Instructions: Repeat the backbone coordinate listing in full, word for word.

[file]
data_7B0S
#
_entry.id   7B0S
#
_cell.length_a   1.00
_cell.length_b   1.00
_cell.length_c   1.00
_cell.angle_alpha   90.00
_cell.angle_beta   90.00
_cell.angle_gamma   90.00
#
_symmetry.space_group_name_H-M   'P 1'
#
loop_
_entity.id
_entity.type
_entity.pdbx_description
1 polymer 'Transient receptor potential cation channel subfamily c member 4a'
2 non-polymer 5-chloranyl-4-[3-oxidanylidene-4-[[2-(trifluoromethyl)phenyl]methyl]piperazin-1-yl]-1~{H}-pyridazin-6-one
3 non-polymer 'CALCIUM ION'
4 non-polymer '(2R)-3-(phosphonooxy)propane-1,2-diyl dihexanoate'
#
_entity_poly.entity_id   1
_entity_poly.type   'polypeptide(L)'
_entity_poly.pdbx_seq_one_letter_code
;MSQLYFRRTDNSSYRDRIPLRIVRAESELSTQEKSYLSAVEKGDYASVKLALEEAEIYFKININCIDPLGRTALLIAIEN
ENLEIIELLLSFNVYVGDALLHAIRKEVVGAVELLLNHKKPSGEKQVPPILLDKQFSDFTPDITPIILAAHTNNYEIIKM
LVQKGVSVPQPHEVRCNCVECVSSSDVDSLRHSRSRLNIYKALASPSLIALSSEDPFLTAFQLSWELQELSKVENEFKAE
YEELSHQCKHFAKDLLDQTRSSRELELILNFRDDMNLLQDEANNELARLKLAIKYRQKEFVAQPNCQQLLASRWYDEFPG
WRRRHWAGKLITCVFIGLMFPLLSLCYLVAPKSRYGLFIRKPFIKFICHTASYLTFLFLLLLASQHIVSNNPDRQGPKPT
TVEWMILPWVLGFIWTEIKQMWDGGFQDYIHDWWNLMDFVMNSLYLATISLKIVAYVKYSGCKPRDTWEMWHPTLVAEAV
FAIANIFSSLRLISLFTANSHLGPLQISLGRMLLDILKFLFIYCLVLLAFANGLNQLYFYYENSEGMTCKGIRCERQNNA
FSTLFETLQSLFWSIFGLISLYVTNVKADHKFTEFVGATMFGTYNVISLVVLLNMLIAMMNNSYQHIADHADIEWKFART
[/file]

data_7B0S
#
_entry.id   7B0S
#
_cell.length_a   1.00
_cell.length_b   1.00
_cell.length_c   1.00
_cell.angle_alpha   90.00
_cell.angle_beta   90.00
_cell.angle_gamma   90.00
#
_symmetry.space_group_name_H-M   'P 1'
#
loop_
_entity.id
_entity.type
_entity.pdbx_description
1 polymer 'Transient receptor potential cation channel subfamily c member 4a'
2 non-polymer 5-chloranyl-4-[3-oxidanylidene-4-[[2-(trifluoromethyl)phenyl]methyl]piperazin-1-yl]-1~{H}-pyridazin-6-one
3 non-polymer 'CALCIUM ION'
4 non-polymer '(2R)-3-(phosphonooxy)propane-1,2-diyl dihexanoate'
#
_entity_poly.entity_id   1
_entity_poly.type   'polypeptide(L)'
_entity_poly.pdbx_seq_one_letter_code
;MSQLYFRRTDNSSYRDRIPLRIVRAESELSTQEKSYLSAVEKGDYASVKLALEEAEIYFKININCIDPLGRTALLIAIEN
ENLEIIELLLSFNVYVGDALLHAIRKEVVGAVELLLNHKKPSGEKQVPPILLDKQFSDFTPDITPIILAAHTNNYEIIKM
LVQKGVSVPQPHEVRCNCVECVSSSDVDSLRHSRSRLNIYKALASPSLIALSSEDPFLTAFQLSWELQELSKVENEFKAE
YEELSHQCKHFAKDLLDQTRSSRELELILNFRDDMNLLQDEANNELARLKLAIKYRQKEFVAQPNCQQLLASRWYDEFPG
WRRRHWAGKLITCVFIGLMFPLLSLCYLVAPKSRYGLFIRKPFIKFICHTASYLTFLFLLLLASQHIVSNNPDRQGPKPT
TVEWMILPWVLGFIWTEIKQMWDGGFQDYIHDWWNLMDFVMNSLYLATISLKIVAYVKYSGCKPRDTWEMWHPTLVAEAV
FAIANIFSSLRLISLFTANSHLGPLQISLGRMLLDILKFLFIYCLVLLAFANGLNQLYFYYENSEGMTCKGIRCERQNNA
FSTLFETLQSLFWSIFGLISLYVTNVKADHKFTEFVGATMFGTYNVISLVVLLNMLIAMMNNSYQHIADHADIEWKFART